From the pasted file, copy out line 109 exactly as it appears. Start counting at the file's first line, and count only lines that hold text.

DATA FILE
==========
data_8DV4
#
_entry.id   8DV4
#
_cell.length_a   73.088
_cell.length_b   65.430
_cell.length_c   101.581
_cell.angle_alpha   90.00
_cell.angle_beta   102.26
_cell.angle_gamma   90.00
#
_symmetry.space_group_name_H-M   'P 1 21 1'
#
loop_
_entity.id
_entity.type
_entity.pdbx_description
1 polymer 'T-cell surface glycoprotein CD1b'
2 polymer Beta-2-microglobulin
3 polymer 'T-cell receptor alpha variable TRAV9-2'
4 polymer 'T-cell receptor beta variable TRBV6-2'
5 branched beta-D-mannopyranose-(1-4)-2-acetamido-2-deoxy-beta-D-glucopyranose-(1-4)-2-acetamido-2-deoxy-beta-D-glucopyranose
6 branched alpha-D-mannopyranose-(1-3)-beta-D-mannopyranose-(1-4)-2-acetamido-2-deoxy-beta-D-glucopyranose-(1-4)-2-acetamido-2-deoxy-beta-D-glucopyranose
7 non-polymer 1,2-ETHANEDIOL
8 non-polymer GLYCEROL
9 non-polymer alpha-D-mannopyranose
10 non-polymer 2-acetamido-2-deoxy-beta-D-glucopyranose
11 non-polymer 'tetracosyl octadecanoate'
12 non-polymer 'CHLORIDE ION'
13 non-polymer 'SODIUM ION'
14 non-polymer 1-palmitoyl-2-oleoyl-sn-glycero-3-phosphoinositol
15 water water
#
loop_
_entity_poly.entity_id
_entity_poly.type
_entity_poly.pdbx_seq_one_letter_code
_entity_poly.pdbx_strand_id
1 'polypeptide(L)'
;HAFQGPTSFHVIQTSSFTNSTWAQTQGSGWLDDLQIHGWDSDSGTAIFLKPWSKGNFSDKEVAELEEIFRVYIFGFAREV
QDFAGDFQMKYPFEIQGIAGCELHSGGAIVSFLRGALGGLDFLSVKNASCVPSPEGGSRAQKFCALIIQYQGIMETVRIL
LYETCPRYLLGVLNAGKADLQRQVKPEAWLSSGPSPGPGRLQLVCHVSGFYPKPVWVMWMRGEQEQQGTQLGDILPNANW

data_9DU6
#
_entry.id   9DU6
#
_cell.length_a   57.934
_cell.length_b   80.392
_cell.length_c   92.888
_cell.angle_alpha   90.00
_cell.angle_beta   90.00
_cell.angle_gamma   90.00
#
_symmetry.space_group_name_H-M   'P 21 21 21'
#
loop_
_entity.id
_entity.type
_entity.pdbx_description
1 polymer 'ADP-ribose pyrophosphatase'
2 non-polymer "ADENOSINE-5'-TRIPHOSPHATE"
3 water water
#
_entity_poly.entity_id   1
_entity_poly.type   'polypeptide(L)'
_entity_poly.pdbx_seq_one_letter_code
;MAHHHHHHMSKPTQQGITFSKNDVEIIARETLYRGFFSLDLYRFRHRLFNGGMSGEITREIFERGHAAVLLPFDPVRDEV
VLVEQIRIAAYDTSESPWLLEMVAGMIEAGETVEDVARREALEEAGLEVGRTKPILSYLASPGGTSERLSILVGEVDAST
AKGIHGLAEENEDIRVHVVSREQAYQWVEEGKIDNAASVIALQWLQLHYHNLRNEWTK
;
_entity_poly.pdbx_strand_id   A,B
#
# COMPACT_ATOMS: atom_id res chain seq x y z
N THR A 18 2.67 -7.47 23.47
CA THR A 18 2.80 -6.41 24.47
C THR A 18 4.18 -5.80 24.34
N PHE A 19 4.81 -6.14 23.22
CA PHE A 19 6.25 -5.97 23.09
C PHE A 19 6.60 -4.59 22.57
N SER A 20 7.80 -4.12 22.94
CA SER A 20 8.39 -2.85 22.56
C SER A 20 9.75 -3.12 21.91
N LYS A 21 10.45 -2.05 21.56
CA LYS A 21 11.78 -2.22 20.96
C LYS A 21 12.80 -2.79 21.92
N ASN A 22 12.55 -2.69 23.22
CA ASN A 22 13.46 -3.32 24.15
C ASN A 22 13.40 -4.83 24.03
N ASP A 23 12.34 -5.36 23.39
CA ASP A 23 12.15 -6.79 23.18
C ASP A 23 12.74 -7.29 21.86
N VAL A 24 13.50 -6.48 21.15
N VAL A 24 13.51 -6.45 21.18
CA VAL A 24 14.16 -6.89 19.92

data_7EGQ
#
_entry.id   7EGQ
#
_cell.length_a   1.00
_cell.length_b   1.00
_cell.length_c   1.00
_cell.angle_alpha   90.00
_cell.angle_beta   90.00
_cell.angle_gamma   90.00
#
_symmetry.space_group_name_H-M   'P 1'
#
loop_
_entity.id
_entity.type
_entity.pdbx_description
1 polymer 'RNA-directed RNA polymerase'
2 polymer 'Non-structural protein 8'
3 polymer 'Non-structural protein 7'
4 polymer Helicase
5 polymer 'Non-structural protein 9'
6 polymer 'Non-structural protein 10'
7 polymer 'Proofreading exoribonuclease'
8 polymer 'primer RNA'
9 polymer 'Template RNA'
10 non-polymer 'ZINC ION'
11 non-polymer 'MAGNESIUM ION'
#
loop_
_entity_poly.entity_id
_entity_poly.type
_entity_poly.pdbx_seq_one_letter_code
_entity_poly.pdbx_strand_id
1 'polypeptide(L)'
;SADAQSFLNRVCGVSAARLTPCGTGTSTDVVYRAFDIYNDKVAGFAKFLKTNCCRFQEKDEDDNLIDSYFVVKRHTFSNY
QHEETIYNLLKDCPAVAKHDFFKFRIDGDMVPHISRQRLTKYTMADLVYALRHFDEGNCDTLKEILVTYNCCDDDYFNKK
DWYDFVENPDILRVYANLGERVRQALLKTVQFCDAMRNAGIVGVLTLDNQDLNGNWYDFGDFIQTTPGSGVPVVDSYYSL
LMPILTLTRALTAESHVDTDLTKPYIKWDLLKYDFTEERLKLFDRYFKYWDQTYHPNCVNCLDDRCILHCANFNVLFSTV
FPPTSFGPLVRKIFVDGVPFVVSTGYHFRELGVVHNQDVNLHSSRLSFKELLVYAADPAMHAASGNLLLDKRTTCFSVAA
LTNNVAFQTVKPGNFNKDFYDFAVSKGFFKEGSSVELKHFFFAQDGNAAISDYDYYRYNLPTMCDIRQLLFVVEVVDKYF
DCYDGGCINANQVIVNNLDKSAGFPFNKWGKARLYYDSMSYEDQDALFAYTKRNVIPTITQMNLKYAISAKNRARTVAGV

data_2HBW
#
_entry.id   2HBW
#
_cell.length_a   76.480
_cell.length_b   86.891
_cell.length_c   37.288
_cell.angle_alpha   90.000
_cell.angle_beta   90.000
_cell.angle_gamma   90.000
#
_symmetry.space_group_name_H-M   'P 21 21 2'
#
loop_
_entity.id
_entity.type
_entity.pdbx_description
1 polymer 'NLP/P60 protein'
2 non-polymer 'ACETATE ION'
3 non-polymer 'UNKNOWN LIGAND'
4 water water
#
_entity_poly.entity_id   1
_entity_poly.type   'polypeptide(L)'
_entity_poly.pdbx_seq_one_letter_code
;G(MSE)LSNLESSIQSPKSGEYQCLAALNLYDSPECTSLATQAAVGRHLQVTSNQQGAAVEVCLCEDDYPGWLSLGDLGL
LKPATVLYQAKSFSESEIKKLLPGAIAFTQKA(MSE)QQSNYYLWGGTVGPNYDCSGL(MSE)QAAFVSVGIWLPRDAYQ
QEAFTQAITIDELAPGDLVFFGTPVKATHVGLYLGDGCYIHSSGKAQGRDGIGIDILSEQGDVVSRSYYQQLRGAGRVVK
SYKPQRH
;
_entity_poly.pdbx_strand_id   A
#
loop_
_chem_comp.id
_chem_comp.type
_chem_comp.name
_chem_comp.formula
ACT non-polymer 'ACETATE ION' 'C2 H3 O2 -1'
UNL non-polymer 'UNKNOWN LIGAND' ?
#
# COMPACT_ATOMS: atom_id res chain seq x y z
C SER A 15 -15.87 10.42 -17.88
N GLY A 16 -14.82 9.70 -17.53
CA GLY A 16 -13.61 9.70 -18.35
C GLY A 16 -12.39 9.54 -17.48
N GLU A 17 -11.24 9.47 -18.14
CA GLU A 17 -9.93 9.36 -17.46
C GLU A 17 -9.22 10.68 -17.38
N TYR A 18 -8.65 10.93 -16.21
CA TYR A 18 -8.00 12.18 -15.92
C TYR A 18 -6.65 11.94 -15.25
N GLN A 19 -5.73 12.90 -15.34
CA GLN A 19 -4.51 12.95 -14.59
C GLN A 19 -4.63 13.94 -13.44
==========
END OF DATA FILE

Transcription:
_entity.id